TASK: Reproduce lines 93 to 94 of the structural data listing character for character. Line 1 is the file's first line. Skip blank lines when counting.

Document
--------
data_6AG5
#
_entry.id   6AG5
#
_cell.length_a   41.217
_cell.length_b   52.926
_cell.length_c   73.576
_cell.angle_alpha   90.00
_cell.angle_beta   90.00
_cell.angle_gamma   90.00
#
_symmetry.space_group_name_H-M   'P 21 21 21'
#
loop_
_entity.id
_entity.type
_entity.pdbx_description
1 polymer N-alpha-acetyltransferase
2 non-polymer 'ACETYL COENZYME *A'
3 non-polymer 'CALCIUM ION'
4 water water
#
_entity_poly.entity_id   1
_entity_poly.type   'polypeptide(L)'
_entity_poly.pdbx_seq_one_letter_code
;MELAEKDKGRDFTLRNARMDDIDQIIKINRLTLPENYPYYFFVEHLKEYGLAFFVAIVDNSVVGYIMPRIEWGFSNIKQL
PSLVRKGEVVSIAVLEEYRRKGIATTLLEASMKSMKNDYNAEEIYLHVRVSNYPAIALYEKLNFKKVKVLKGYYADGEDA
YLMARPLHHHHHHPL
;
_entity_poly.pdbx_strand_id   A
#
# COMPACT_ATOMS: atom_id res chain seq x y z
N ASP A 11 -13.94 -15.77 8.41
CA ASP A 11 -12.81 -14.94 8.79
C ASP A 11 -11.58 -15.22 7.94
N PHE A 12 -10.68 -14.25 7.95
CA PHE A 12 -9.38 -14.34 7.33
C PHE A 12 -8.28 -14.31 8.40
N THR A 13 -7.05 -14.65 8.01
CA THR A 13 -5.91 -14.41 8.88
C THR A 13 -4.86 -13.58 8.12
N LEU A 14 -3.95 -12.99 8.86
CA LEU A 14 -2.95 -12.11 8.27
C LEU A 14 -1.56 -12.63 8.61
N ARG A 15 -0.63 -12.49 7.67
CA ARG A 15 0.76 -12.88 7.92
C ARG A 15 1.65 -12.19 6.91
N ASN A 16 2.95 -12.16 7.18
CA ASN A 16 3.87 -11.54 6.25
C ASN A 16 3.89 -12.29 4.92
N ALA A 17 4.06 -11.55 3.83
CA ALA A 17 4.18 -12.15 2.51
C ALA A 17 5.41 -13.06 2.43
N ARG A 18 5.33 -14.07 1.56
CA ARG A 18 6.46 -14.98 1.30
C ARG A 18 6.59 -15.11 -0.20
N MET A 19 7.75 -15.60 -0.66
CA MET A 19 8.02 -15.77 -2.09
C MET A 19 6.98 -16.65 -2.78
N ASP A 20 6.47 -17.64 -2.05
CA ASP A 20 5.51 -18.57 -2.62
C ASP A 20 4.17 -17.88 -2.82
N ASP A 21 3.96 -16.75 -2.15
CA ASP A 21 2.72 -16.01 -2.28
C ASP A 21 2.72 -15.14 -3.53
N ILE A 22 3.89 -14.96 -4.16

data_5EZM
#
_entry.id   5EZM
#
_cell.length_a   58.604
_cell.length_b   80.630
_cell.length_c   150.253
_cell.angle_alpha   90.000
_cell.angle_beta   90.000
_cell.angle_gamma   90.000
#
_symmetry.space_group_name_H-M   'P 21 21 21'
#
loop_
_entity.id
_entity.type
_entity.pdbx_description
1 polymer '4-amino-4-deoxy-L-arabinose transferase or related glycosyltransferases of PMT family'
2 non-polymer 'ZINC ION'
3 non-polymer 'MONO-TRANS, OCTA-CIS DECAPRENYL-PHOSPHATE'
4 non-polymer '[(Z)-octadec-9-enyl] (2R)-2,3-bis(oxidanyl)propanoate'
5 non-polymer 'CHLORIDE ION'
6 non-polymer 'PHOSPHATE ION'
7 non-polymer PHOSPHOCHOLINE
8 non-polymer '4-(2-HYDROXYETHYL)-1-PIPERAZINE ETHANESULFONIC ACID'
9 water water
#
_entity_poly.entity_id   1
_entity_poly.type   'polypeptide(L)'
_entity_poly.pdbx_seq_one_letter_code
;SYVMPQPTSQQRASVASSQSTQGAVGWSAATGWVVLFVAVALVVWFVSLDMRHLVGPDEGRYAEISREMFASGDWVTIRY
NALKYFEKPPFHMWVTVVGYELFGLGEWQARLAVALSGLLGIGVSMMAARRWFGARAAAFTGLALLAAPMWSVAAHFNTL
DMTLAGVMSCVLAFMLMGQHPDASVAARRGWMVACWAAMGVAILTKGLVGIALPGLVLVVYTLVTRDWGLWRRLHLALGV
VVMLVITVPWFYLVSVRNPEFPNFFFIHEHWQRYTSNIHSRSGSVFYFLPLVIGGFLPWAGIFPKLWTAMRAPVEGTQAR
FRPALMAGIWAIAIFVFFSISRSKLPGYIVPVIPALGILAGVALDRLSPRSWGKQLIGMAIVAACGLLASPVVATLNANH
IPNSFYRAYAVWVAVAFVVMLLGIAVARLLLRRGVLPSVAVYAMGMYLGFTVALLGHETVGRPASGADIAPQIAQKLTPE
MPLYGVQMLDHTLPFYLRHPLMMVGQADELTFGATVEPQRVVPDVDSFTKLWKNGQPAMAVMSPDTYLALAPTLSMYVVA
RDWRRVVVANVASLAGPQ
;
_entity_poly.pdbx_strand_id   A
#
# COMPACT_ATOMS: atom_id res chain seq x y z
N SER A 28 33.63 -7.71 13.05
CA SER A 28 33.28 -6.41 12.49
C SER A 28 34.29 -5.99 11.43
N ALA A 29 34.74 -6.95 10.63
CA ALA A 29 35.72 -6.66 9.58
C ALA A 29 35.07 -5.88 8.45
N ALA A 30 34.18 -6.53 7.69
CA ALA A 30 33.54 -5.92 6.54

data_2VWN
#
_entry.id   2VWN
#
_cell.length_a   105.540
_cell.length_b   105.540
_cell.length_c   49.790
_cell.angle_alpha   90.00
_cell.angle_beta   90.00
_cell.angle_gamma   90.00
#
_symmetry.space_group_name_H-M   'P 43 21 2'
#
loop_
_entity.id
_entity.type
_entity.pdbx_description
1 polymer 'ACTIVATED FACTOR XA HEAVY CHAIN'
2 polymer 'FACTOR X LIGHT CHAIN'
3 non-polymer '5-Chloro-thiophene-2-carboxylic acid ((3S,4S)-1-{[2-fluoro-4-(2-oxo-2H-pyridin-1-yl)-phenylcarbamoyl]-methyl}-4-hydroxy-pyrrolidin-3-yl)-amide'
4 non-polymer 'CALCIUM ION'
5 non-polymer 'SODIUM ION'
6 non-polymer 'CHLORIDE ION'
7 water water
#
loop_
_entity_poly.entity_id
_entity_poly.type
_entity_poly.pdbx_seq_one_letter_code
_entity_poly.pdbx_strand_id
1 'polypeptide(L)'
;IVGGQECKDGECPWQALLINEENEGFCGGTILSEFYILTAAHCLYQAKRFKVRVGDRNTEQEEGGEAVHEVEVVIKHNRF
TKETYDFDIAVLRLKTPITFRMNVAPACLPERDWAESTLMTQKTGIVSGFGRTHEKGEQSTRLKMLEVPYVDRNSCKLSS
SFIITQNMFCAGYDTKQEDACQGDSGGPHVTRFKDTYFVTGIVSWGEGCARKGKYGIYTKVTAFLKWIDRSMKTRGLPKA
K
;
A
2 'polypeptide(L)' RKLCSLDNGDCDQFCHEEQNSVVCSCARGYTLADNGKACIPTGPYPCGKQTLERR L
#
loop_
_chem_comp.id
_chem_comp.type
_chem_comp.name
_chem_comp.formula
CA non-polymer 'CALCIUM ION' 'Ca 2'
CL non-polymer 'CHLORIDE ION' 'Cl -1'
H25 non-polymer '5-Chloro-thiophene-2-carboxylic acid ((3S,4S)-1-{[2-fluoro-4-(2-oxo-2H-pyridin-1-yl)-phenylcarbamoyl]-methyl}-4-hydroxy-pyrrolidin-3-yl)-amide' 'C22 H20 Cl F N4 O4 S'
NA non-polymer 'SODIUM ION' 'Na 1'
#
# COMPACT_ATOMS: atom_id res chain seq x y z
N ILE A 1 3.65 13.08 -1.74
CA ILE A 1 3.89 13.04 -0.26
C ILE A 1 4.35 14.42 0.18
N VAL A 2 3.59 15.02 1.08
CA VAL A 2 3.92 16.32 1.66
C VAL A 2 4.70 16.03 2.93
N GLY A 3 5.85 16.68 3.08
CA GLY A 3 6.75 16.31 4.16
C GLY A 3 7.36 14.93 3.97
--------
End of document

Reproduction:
#
_entity_poly.entity_id   1